RESIN, the latest feature film from Danish filmmaker Daniel Joseph Borgman is one of the most unsettling films I’ve seen this year. The film’s narrative largely plays out as a dramatic thriller, with flashes of horror thrown in for good measure. Stylistically, RESIN is rather beautiful to look at—steeped in earthy tones and hues, with picturesque portraits of nature. If it weren’t for its stunning visuals, the film may be a bit much for some to stomach. Just underneath that idyllic surface is a dirty, mud-soaked, backwoods nightmare waiting to unleash itself upon the unsuspecting audience.
RESIN tells the story of a recluse family living in the deep recesses of the forest. Jens (Peter Plaugborg), the patriarch of the family, looks after his ill wife Maria (Sofie Gråbøl) and daughter Liv (Vivelill Søgaard Holm). At the beginning of the film, it’s made clear that Jens and Maria have plotted together to fake Liv’s death. As the story unfolds, we learn this is because Jens is a genuine hermit, and fears any and all influence from the outside world. As a survivalist, he believes in living off the land, and doing away with the teachings and trappings of a modern society. Jens is such a slave to this ideology, that he is willing to trick the surrounding town into believing his daughter has died in a tragic accident only to further shelter Liv from what he perceives as dangerous influences.
As Jens continues to keep Liv hidden away, he teaches her lessons about the land and coexisting with nature. Jens attempts to impart his survivalist mentality to Liv, but her curiosity begins to take hold of her, and her interest in the outside world grows. Jens has his plan further overturned with the unexpected arrival of his estranged mother Else (Ghita Nørby), who is oblivious to Liv’s faked death. Upon Else’s appearance, Liv’s curiosities reach a tipping point, and as tensions mount between the family and the surrounding town, Jens is forced to take extreme actions in order to preserve his paradise.
It is in the film’s second and third acts that the grotesque and macabre elements are introduced. RESIN’s more violent and graphic imagery is a shock to the system, and adds a new layer of meaning to be dissected. Daniel Joseph Borgman and screenwriter Bo Hr. Hansen are careful to balance both perspectives here—on one hand, Jens is denying his wife the proper care she needs, while also denying his daughter a full and satisfying life, filled with the benefits of modern invention—on the other hand, Jens has a point. The film says a lot about the way in which our modern society forces itself upon all people who inhabit this earth, and how our current society fails to take into account elements such as nature and spirituality. These things are kicked to the curb in favor of science and technology, and the deepest conflict festering within RESIN is that of deciding which is more important, nature or technological advancement.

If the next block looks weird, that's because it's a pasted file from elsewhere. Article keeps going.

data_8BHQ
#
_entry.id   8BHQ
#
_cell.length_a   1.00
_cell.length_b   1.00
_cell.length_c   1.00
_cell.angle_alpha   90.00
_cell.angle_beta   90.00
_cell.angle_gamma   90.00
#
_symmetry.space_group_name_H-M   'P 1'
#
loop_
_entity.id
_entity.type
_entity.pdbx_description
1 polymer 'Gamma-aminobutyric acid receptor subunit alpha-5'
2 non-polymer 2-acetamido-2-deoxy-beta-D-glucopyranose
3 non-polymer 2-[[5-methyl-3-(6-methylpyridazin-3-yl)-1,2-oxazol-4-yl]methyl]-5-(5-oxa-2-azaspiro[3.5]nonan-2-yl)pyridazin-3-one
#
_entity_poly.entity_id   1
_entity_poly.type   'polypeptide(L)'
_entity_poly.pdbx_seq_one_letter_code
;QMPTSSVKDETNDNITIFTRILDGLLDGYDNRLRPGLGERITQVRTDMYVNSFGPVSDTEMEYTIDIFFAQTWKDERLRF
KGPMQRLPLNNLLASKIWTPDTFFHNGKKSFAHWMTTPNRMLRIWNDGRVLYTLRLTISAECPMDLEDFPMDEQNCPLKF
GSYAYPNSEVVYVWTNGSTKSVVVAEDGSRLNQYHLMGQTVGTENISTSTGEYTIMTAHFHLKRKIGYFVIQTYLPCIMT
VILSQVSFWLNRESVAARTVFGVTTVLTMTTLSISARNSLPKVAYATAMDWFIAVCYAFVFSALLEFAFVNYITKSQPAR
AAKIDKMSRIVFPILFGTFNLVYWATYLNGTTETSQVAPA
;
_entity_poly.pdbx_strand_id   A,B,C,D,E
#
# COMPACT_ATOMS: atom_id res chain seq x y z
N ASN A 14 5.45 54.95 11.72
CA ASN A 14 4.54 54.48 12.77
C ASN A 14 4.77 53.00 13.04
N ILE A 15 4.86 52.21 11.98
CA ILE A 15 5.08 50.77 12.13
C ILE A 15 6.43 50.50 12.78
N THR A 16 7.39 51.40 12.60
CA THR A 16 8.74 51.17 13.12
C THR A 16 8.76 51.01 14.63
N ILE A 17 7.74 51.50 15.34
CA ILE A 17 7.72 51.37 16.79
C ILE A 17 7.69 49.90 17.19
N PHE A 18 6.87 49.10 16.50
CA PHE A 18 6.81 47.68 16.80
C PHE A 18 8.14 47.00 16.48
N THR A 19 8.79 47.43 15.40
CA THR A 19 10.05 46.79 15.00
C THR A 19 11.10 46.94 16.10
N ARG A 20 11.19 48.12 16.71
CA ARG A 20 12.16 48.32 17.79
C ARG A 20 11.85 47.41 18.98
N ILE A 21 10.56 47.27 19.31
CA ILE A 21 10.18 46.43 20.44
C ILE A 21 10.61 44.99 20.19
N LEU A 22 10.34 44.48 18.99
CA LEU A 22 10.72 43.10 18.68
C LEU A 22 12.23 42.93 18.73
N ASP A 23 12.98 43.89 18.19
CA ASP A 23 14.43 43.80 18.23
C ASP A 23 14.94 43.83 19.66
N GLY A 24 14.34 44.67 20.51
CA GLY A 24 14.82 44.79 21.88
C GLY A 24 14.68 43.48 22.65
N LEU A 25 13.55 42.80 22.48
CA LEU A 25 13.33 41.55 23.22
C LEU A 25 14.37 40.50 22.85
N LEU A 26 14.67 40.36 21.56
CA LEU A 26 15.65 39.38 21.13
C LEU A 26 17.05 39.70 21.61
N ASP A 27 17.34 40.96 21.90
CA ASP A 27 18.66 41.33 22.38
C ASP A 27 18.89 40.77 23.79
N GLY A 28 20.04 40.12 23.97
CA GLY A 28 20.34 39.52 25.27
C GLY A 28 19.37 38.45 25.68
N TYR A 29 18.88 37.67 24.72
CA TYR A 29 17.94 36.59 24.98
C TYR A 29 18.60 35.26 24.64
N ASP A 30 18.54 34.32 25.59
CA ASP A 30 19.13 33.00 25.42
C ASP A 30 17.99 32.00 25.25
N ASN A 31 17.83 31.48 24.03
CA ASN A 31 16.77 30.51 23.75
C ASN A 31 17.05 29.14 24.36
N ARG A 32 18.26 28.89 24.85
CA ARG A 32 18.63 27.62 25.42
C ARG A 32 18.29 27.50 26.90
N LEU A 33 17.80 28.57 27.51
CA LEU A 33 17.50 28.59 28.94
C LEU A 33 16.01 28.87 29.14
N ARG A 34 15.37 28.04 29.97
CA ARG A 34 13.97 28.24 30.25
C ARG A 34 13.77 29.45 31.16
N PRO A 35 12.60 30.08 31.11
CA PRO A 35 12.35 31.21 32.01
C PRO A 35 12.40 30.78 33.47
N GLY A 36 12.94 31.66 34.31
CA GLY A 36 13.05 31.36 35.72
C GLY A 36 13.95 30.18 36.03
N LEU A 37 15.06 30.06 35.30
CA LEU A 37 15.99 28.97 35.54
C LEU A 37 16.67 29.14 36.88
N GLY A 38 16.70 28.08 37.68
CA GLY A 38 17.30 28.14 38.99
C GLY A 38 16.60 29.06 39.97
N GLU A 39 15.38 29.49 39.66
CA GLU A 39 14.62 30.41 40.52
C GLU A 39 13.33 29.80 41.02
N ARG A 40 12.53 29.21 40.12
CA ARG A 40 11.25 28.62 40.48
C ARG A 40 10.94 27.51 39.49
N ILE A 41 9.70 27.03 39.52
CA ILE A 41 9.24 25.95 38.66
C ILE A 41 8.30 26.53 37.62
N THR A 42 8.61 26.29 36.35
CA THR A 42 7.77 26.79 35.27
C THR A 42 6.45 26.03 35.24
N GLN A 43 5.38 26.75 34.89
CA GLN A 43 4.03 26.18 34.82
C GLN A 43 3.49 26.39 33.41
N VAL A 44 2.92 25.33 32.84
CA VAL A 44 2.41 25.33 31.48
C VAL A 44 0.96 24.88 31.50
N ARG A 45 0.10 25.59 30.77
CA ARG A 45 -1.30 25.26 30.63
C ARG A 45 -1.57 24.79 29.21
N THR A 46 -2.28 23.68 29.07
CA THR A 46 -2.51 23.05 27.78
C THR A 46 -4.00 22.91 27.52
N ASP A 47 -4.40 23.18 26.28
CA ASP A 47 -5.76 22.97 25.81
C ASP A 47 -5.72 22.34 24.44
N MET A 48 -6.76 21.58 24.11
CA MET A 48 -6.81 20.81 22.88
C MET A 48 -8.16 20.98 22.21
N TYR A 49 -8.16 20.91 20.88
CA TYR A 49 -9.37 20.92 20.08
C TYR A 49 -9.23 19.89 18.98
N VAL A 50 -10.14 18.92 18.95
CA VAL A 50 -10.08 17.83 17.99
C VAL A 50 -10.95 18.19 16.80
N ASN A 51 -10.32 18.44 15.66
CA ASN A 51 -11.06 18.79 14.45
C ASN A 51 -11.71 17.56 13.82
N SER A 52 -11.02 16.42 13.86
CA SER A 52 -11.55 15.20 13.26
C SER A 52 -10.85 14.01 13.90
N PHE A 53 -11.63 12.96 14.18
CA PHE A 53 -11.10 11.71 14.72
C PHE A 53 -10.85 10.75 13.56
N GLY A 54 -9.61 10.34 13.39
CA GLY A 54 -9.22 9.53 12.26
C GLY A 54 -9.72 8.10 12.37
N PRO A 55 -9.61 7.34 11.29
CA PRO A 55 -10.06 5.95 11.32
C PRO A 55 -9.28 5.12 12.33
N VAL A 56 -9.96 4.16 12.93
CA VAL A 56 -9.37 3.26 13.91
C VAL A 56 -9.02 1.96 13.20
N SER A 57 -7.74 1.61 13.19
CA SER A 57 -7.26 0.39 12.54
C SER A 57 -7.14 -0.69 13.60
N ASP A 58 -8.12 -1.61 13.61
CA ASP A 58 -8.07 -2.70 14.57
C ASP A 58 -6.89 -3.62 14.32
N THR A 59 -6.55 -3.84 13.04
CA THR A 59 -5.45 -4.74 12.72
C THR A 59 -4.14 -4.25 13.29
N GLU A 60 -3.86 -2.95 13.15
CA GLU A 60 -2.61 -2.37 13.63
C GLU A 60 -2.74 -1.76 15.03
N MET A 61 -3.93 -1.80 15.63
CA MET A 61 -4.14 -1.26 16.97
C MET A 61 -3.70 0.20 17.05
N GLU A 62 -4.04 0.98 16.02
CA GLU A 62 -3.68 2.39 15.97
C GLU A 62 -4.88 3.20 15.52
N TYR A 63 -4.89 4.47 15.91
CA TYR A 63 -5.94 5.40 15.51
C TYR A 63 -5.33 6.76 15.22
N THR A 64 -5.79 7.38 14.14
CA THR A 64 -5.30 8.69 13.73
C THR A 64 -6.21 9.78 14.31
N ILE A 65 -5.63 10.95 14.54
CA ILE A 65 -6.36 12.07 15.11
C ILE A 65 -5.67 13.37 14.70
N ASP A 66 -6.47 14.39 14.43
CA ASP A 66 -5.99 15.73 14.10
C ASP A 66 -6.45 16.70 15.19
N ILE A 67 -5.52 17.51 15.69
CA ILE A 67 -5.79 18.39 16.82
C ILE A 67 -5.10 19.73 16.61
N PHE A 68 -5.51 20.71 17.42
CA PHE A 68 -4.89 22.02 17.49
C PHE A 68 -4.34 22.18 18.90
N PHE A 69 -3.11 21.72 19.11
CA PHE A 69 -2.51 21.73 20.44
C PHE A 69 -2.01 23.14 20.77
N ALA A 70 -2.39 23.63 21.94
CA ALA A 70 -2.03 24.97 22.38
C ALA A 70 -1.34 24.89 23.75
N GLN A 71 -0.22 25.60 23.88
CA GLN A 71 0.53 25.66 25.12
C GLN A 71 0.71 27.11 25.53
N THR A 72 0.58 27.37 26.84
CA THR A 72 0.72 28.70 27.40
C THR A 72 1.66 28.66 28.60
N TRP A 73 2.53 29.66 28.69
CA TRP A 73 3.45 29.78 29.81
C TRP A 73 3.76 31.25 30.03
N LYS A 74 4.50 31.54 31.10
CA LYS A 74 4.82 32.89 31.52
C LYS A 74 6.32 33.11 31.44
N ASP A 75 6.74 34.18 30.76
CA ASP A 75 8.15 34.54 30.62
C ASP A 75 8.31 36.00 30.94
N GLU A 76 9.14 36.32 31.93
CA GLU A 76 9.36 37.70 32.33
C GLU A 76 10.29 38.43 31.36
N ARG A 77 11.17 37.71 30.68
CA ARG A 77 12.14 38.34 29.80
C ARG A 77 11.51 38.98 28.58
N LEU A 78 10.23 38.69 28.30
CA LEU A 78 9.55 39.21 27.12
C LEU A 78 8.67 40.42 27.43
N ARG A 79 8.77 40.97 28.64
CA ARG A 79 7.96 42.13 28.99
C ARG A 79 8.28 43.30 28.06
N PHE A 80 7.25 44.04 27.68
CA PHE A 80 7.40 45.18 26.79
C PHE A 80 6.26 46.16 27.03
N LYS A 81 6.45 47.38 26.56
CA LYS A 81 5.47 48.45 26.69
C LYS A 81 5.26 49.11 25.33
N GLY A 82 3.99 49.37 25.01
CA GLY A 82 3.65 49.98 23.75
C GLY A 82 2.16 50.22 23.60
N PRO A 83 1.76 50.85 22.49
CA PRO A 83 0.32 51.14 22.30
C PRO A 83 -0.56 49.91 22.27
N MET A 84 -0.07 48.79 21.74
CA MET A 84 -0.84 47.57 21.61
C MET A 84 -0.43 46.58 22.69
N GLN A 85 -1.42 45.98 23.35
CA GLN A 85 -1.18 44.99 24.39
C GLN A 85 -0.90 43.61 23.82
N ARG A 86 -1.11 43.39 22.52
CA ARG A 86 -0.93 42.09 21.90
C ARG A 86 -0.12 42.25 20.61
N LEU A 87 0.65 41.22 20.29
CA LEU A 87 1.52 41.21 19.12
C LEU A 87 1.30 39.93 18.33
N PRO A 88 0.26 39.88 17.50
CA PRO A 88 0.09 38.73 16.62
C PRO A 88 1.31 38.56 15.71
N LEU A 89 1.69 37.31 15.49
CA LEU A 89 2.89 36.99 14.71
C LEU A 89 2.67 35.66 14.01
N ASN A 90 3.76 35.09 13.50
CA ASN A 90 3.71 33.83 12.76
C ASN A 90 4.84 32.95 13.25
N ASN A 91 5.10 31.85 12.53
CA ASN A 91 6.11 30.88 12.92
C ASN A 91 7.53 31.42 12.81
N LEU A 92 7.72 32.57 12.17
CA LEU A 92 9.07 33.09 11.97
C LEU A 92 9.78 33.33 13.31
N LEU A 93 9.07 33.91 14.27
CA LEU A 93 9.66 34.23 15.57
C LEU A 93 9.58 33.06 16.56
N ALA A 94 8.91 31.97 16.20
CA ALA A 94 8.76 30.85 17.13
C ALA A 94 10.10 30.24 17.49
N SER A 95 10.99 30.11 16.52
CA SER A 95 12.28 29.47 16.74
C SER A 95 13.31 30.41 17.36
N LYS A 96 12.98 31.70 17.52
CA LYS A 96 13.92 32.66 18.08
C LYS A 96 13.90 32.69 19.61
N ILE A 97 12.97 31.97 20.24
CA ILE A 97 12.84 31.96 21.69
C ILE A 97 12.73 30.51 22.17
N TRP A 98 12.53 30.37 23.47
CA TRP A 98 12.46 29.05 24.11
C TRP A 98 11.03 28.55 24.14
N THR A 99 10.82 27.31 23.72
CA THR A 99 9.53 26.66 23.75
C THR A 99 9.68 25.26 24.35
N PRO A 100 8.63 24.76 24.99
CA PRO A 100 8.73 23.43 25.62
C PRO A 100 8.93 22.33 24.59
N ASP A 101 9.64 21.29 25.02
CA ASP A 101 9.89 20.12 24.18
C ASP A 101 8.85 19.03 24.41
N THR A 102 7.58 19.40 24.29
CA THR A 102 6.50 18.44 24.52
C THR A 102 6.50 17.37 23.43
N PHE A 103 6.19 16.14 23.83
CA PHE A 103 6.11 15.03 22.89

There are no easy answers provided in RESIN, and the cast and crew behind the film are careful to implement that strategy. Plaugborg’s electric performance as Jens is every bit as empathetic and passionate as it is frightening. We come to understand the relationship Jens has with nature, and even envy it to an extent. At the same time, Liv’s desire to explore and expand is beyond relatable, and at some point in our lives we all feel the need to see beyond the confines of our home. Ultimately, RESIN rests its judgment somewhere in between the two sides—acknowledging the importance of nature, the respect it deserves, and the spiritual connection we inherently share with it; while also admiring the need for progression, advancement, and exploration. This is the best kind of food-for-thought, provided via a challenging and poetic genre film. I can honestly say I recommend RESIN, if you have the willpower, and the stomach for it.